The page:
HC: Chicago is a world-renowned food destination. But when media highlights our eateries, the South Side is largely ignored. What is it important to you to have a business located on the south side?
SH: Not only that, it was important to me to open up a shop on 75th Street because there’s a certain community here. There were other black businesses that were here when I opened up. Army and Lou’s was here, Lem’s Barbeque which is still open, Quench, Soul Vegetarian were here. We just had a  community of businesses that attracted people to this street. I was actually looking in another neighborhood to start my business, but I was driving down 75th Street one day and saw all of these thriving businesses. I knew that could be incubated here.

HC: The restaurant business can be tough, and it is still male dominated. As a woman, did you find it difficult getting into the business?
SH: There’s tons of challenges being in a business. But as far as me baking? You can’t mess with me. I’m sorry I don’t give a dang who you are. Man woman child. (laughs)

But I think that men do dominate baking, and that’s because it’s heavy work. As you grow your business, it isn’t just one cake at a time. But what I have done successfully is take that one-cake-at-a-time recipe and make it into scalable mass production recipes. I am very proud of that.

HC: And that’s one of the hardest challenges for a small business. To scale up their business and not lose the authenticity.
SH: And the flavor! I’m proud of that. If you tell me your mama makes a better cake than me, I’m giving you the praise. But if you tell me a bakery makes a better cake than me, then I want to know where, because I’m getting ready to throw down. That gauntlet I will take. Any grandma can beat me. But any bakery? Nope.

HC: Well, is there something you can’t bake?
SH: I can’t make a boxed cake. I ruin it every time. I follow the directions, but every time they come out lopsided and lumpy. I don’t know what I do. It’s terrible.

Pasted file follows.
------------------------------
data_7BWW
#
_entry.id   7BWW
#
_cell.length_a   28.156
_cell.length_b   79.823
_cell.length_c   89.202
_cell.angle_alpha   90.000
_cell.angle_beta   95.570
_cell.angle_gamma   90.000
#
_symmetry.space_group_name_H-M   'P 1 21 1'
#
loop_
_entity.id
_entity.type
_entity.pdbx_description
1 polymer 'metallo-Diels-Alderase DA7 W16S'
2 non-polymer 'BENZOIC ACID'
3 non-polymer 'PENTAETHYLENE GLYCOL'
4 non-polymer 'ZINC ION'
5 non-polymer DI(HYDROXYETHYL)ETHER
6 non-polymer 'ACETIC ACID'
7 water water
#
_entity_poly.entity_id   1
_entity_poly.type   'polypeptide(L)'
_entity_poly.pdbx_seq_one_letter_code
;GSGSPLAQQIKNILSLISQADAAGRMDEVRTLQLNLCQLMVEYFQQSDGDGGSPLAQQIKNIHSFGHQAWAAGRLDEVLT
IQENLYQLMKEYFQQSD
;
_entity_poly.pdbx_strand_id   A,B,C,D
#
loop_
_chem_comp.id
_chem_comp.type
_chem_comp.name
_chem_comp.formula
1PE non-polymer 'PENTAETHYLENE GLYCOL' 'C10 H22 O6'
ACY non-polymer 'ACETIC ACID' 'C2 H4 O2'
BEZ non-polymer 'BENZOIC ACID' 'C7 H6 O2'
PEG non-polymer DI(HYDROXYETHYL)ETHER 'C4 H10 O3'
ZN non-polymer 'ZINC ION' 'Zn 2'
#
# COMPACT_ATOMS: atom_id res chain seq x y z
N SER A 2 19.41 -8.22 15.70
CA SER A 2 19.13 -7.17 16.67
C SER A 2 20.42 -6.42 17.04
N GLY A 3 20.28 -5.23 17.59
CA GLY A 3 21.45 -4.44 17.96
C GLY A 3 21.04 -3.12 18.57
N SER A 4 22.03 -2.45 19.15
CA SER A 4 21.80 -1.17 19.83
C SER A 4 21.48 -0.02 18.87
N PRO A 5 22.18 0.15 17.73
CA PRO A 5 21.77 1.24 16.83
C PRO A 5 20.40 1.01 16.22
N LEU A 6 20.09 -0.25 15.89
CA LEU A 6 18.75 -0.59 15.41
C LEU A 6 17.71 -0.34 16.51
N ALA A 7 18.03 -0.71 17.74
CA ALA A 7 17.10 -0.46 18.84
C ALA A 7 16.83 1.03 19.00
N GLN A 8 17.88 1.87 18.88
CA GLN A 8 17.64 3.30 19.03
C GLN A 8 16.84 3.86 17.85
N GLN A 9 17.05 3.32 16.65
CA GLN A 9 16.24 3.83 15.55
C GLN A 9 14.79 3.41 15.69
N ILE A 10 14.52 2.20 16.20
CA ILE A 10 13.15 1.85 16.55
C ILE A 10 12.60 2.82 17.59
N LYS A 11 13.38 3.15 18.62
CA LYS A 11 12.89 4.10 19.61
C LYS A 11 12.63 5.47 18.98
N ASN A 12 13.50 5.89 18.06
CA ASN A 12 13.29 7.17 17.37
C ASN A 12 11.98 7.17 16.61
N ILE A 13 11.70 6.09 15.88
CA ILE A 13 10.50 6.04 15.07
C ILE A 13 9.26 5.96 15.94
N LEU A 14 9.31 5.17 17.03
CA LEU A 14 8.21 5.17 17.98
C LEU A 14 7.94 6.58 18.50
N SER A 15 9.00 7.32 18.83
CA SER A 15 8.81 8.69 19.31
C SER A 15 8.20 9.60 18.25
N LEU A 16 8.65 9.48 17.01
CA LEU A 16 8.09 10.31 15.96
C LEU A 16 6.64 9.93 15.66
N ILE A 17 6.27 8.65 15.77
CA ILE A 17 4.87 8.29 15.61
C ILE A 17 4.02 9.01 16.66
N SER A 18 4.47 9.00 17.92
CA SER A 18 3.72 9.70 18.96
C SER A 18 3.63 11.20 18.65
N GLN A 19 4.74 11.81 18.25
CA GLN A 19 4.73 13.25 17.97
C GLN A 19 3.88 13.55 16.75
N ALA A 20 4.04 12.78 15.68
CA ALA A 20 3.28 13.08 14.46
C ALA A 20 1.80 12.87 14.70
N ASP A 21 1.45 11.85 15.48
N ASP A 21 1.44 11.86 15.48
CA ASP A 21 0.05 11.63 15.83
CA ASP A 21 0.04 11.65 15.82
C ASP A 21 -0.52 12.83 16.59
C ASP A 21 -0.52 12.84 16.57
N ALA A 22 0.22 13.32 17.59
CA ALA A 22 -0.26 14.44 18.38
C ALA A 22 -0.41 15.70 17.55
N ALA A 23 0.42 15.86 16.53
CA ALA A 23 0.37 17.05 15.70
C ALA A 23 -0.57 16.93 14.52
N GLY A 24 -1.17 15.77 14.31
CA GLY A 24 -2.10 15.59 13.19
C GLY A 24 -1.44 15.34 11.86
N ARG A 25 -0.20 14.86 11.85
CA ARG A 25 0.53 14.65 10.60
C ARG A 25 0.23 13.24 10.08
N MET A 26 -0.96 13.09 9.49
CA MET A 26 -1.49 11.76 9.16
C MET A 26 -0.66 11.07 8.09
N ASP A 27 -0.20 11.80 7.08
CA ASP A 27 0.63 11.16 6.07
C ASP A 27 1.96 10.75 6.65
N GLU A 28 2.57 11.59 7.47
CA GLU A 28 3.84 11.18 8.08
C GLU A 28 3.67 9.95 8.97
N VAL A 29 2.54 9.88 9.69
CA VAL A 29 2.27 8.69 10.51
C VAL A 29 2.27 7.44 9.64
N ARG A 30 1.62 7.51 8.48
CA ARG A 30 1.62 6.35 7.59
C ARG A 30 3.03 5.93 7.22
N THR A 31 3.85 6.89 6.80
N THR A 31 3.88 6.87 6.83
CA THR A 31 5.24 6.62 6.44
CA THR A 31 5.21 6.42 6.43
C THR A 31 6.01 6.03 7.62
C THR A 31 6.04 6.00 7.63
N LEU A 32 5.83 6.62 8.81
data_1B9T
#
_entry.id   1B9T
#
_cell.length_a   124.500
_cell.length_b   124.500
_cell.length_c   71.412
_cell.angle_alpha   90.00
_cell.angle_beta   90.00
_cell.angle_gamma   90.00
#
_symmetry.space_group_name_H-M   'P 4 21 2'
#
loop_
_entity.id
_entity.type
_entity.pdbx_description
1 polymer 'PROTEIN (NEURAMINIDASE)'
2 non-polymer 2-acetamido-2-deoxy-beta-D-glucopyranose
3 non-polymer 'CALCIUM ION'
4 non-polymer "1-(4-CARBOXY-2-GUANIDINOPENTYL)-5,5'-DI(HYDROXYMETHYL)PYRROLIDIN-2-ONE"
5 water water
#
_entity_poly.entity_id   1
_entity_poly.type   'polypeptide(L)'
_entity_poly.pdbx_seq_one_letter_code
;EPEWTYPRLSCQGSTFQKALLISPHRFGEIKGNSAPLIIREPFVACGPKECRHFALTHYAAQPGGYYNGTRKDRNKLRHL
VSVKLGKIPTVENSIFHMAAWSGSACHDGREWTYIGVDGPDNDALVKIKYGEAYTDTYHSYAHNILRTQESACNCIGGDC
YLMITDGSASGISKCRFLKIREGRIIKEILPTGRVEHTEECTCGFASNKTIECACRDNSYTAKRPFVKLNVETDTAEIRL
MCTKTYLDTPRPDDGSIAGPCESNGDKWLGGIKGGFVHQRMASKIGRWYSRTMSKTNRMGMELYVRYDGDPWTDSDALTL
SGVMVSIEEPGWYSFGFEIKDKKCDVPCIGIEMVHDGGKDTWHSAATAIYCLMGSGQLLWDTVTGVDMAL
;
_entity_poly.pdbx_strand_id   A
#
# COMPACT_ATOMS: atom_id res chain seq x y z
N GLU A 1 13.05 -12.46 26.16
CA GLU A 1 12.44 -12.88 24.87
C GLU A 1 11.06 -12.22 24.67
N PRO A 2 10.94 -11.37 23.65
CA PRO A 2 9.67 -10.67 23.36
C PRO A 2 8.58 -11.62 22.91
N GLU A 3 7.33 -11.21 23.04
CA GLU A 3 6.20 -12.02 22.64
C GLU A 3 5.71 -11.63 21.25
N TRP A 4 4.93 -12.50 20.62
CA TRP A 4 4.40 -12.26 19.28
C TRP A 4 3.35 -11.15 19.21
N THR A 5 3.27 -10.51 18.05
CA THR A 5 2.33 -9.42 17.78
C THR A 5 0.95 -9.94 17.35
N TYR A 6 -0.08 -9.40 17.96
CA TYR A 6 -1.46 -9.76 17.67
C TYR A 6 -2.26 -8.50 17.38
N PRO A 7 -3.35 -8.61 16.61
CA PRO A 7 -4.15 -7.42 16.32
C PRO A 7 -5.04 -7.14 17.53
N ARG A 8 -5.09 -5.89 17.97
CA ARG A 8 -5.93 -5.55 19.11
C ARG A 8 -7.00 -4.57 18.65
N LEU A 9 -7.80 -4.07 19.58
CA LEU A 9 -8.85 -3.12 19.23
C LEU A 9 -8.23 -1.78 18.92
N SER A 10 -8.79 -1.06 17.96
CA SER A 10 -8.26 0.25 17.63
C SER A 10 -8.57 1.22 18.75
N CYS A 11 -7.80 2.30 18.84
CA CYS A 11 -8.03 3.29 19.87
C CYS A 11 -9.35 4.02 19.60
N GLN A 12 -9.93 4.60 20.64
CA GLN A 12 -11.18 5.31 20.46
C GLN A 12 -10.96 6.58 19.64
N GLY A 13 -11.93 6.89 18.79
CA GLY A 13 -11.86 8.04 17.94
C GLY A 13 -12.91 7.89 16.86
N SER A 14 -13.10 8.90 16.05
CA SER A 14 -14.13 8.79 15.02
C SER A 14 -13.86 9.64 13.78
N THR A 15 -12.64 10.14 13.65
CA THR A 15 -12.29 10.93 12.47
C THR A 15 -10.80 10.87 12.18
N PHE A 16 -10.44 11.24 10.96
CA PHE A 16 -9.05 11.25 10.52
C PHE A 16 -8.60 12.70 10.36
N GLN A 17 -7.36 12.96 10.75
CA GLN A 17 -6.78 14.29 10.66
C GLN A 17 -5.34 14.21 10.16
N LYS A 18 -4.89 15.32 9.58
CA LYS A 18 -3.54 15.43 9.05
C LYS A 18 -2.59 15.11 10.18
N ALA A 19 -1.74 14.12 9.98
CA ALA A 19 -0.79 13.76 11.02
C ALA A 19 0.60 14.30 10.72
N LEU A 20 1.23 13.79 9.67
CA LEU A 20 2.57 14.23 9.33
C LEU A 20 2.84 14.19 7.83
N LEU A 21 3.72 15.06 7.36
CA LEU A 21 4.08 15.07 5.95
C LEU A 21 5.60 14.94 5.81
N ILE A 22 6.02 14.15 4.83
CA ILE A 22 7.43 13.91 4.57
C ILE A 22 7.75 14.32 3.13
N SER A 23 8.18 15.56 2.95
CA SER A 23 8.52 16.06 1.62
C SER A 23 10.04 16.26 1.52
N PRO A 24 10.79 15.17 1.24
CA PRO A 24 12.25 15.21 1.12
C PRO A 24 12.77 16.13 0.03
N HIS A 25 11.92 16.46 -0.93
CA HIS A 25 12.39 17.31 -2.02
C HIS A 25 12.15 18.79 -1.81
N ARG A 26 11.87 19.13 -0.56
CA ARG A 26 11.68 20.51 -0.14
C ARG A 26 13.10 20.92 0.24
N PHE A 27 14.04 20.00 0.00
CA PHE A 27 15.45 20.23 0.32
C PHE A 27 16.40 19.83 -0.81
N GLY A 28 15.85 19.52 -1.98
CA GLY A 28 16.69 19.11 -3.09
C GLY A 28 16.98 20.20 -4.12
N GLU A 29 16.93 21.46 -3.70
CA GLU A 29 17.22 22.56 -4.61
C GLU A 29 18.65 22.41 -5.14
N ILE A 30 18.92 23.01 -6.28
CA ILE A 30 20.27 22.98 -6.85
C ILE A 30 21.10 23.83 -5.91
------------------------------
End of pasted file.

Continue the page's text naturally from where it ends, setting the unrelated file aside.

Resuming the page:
‘I Am Absolutely Rebellious!’

HC: You’ve gotten quite a bit of media attention over the years. How does it feel to be recognized and to see how far you have come?
SH: It feels really good. I also feel … that there is more to do, and new places to go. I feel really excited about this second phase of what’s going to happen and potentially reaching more people with my product. I plan on going into a scenario where you can bake me at home. The frostings are pre-made, and you can frost your own cakes at home. I’m so excited about that.

HC: That is exciting! Congratulations to you.
SH: You know, I work my tail off. But there are times, like at Thanksgiving for example, when I finally crawl out of bed to eat my dinner, it’s always so humbling to think about how many times I am blessed by all the people partaking in my cake. It’s overwhelming.

HC: So what would you say makes you Rebellious?
SH: Oh, I’m absolutely Rebellious! Are you kidding me? I am on the block rebuking everything they say about us in the community. I am a food anarchist. My absolute demonstration of freedom in my community is my active rebellion. I ain’t acting right for anybody!

Visit Brown Sugar Bakery at 328 E. 75th St. in Chicago or at www.brownsugarbakerychicago.com

 

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Hilary Christian is a freelance writer and fundraiser from Chicago. She a regular contributor to "For Harriet," and her work has been featured in "Wild Sister Magazine" and "Corset Magazine." Check out her site, follow her on Twitter, and like her on Facebook.